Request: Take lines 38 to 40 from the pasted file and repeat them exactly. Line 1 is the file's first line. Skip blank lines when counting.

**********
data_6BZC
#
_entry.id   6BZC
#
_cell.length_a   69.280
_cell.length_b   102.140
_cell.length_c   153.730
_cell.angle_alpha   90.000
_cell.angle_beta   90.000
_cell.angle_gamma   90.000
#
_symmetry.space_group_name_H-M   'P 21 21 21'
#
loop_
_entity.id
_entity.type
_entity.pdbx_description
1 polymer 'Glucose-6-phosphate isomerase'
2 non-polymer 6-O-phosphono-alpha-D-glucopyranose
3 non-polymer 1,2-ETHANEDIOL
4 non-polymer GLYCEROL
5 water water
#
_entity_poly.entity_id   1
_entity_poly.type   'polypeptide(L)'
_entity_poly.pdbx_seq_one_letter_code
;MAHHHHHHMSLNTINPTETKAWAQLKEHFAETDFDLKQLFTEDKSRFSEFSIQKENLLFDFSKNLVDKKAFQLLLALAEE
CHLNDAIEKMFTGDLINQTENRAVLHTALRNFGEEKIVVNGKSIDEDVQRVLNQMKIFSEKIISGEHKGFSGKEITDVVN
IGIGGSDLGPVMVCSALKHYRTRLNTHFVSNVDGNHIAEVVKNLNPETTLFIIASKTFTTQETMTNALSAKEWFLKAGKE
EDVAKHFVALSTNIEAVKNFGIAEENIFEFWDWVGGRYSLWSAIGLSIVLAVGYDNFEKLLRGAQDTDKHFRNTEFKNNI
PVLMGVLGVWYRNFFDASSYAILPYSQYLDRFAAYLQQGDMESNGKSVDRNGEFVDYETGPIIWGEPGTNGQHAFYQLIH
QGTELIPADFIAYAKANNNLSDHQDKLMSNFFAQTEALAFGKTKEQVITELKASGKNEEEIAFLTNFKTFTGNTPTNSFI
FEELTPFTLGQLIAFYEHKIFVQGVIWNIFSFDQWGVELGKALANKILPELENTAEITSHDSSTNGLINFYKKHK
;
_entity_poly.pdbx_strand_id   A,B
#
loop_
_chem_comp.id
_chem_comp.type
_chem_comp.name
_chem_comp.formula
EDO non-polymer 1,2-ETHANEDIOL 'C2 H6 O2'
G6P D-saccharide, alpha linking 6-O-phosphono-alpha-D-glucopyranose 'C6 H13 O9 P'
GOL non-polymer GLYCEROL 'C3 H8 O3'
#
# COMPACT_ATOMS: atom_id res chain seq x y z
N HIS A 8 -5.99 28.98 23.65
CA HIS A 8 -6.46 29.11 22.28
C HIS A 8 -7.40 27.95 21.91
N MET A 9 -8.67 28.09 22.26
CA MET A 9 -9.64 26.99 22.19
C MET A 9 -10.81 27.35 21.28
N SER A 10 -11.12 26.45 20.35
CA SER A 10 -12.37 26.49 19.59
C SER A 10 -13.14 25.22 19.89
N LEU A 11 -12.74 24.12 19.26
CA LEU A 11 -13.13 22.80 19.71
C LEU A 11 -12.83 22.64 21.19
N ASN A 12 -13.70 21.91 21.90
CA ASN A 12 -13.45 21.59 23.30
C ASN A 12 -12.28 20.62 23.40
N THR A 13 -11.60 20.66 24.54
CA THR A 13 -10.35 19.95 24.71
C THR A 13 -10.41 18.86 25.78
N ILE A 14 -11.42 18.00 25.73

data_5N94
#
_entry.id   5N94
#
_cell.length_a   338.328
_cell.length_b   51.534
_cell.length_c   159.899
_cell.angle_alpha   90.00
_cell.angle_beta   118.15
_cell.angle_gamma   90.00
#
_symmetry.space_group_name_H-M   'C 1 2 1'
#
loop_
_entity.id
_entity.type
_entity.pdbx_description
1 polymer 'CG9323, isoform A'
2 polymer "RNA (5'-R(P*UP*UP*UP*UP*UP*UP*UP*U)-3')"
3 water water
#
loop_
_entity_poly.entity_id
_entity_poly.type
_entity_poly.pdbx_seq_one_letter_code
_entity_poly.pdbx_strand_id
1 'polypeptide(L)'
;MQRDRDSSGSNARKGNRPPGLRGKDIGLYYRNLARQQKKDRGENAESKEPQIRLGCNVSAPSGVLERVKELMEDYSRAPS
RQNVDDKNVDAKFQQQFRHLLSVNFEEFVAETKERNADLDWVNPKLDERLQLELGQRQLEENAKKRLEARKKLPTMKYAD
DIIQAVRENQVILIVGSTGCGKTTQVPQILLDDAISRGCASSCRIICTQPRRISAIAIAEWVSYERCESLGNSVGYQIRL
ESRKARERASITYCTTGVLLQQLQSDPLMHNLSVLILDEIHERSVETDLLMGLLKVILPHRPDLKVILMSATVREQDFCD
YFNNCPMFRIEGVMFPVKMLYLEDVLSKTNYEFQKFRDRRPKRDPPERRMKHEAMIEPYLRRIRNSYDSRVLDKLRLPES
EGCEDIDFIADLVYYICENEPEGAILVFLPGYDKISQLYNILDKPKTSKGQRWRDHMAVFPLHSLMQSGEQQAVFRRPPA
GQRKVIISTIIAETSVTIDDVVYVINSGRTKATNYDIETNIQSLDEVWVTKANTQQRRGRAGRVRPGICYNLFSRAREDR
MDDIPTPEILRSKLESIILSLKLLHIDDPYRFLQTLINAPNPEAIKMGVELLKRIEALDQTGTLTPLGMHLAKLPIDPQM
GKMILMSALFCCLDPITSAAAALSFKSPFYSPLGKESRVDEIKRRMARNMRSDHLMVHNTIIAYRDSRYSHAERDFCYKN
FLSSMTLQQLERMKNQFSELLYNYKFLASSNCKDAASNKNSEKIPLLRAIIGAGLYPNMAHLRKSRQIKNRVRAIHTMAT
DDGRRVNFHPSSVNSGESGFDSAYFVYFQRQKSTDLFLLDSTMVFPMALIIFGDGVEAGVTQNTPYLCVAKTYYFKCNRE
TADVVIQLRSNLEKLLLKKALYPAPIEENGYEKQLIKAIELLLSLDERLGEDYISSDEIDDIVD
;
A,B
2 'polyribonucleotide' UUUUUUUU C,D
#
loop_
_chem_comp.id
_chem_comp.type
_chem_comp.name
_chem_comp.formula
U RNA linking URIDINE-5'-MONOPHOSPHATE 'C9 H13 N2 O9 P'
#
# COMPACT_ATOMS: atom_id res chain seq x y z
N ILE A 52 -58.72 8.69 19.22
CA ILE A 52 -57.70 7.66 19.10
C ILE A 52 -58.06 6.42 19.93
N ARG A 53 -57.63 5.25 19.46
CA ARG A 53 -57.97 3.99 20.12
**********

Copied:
_chem_comp.id
_chem_comp.type
_chem_comp.name